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DrewM's comments

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Catlike Leaf Helmet: Reviewed - Feb. 20, 2014, 9:07 a.m.

I love my Leaf helmet - fit is a personal thing for sure, but if you used to wear a medium Giro and find the new fit (Xar) is not for you definitely try on the Leaf.

It is also very cool that the majority of their helmets (and my Leaf) are actually manufactured in Spain.


Gravity Dropper Turbo LP Seat Post: Reviewed - Feb. 18, 2014, 10:56 p.m.

@Morgan : Shoreboy's KS barrel would be the cleanest way to do it, as the barrel would but up right against the remote lever and, once tension was right, you could clip the cable flush; I also looked at a few old Canti brake bits with holes that would work.

My rotor bolt/washer/nut job was originally a test of concept that works perfectly and looks bodged (which I enjoy) but there are definitely way cleaner ways to do it.

You do have to admit that the gold Saint barrel adjuster really makes the package though…


Gravity Dropper Turbo LP Seat Post: Reviewed - Feb. 18, 2014, 3:11 p.m.

Its just a rotor bolt / washers / nyloc nut holding the cable.

I always use Shimano 4mm housing w/ stainless steel cables. It interfaces perfectly with the Gravity Dropper post, inline barrel adjuster and remote.


Gravity Dropper Turbo LP Seat Post: Reviewed - Feb. 17, 2014, 7:22 p.m.

Also posted below… no tutorial required.

I used: 1x Fox DOSS Remote, 1x Rotor Bolt, 1x Nyloc Nut, 1x Washer (mine is off a front derailleur and has a nifty bent shoulder).

In addition to the DOSS barrel adjuster I run an inline barrel adjuster for maximum tune-ability… but it isn't necessary, the remote's barrel adjuster has more then enough adjustment to pre-load the cable.

Gravity Dropper Turbo LP Seat Post: Reviewed - Feb. 17, 2014, 7:02 p.m.

I really like my current Gravity Dropper - the latest version with the bolt-on housing guide a la the post reviewed.

The company has Awesome Customer Service, and it takes 30-seconds (tool free) to un-thread the cap, pop the the post out by engaging the remote, and grease the bushings for almost-play-free performance. It is so easy to work on that any one who can change a shifter cable can fully rebuild it.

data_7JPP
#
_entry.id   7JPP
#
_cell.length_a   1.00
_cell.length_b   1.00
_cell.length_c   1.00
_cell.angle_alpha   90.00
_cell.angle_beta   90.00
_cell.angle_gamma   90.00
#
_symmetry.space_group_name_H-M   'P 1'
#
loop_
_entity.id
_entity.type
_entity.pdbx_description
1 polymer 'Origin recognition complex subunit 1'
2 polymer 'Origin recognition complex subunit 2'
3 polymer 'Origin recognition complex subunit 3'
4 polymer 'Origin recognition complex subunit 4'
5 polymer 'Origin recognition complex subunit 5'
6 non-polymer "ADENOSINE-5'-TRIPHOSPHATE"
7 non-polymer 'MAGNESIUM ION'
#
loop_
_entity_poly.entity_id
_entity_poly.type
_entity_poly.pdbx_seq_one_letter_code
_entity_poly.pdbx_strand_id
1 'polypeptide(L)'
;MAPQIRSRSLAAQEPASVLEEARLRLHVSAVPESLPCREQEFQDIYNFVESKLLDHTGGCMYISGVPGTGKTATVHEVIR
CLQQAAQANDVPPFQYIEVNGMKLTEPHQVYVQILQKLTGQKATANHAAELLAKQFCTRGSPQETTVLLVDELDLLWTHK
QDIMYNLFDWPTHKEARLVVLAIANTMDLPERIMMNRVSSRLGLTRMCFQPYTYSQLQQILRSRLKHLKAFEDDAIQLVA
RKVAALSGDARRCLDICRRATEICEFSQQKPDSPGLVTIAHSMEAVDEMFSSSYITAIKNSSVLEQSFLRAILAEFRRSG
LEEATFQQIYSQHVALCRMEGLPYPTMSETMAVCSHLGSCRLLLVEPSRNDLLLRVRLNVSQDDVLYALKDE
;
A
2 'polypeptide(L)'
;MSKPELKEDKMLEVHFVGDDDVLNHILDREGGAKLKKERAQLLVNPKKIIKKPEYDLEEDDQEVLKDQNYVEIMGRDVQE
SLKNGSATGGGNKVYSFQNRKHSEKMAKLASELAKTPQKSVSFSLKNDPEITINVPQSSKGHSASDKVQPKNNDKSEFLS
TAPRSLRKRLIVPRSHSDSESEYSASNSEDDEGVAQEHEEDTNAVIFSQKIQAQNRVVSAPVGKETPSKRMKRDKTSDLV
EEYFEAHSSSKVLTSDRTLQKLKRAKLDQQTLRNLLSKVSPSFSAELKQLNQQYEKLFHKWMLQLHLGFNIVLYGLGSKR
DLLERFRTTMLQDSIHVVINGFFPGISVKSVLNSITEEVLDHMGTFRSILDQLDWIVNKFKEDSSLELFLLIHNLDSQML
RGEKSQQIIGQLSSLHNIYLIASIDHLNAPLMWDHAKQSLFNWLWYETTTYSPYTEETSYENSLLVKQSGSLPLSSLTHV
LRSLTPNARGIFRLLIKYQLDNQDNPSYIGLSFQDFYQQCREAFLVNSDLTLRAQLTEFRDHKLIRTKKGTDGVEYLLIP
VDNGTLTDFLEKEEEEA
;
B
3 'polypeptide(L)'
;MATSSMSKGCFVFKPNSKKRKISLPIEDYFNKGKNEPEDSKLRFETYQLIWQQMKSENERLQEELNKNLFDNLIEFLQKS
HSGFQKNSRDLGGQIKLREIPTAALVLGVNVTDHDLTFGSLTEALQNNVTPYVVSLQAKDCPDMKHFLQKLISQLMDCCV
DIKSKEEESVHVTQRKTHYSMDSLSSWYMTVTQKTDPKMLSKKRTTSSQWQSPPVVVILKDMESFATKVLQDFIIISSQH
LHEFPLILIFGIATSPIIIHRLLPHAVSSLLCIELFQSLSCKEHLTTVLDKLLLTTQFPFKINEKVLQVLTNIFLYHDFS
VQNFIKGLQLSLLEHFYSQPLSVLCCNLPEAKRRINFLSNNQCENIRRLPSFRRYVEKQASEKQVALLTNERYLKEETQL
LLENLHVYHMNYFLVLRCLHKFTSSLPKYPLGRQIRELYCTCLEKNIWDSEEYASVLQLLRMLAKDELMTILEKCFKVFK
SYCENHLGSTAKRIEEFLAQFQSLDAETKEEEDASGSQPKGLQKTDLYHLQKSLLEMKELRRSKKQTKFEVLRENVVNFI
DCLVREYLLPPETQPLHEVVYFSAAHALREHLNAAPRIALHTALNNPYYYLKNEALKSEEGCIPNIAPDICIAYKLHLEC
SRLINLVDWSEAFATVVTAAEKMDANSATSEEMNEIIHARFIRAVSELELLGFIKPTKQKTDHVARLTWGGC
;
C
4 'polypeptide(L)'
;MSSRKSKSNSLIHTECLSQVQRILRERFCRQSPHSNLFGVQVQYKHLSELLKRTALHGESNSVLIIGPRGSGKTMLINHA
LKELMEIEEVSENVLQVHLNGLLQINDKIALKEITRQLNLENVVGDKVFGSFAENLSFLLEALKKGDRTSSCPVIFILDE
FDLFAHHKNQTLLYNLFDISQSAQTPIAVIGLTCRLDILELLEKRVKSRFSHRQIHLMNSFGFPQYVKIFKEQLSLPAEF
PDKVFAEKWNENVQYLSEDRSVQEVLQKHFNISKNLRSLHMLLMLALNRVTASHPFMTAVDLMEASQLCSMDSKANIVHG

That said, I think that Morgan should win Olympic Gold for ice dancing around how awful the remote is, and it has nothing to do with adjustable cable tension which can be remedied in 5-minutes or less by adding an inline barrel adjuster.

The remote needs more leverage and a return spring to assist the post's tiny inline spring. In terms of mimicking the smooth function of competing products some kind of bushing or bearing would go a long way as well.

Here is my Fox DOSS remote (easily run on either side, above or below the bar), which has awesome ergonomics, and super smooth performance thanks to the three features above:

Race Face Chute Jacket: Reviewed - Jan. 29, 2014, 1:36 p.m.

I also found the Chute too warm for most riding, even with the zips open. I am running a (similarly priced to the Chute) Gore jacket that is much better, but still only bearable in torrential conditions… otherwise I just get wet in wool.

I was going to ask you how much better the Arcteryx SL is compared to the Chute, and Gore offerings you have tried, but -- while I love nice things -- the thought of crashing my bike in a $750, super-super light Gore material, jacket gives me heart palpitations. I really don't think it is reasonable to compare a good jacket that is relatively affordable for the majority of riders as a go-to piece (Chute) to Arcteryx's absolutely #1 top-end product!



MTB Reaction GIFs Vol. 1 - Nov. 26, 2013, 9:09 a.m.

"Sold -- lightly used -- DH bike at end of season (then boarded foreign flagged ship under cover of darkness to escape retribution)"

2014 Crank Brothers Cobalt, Iodine, and Opium Wheels - Nov. 19, 2013, 9:23 a.m.

Very well written Dave.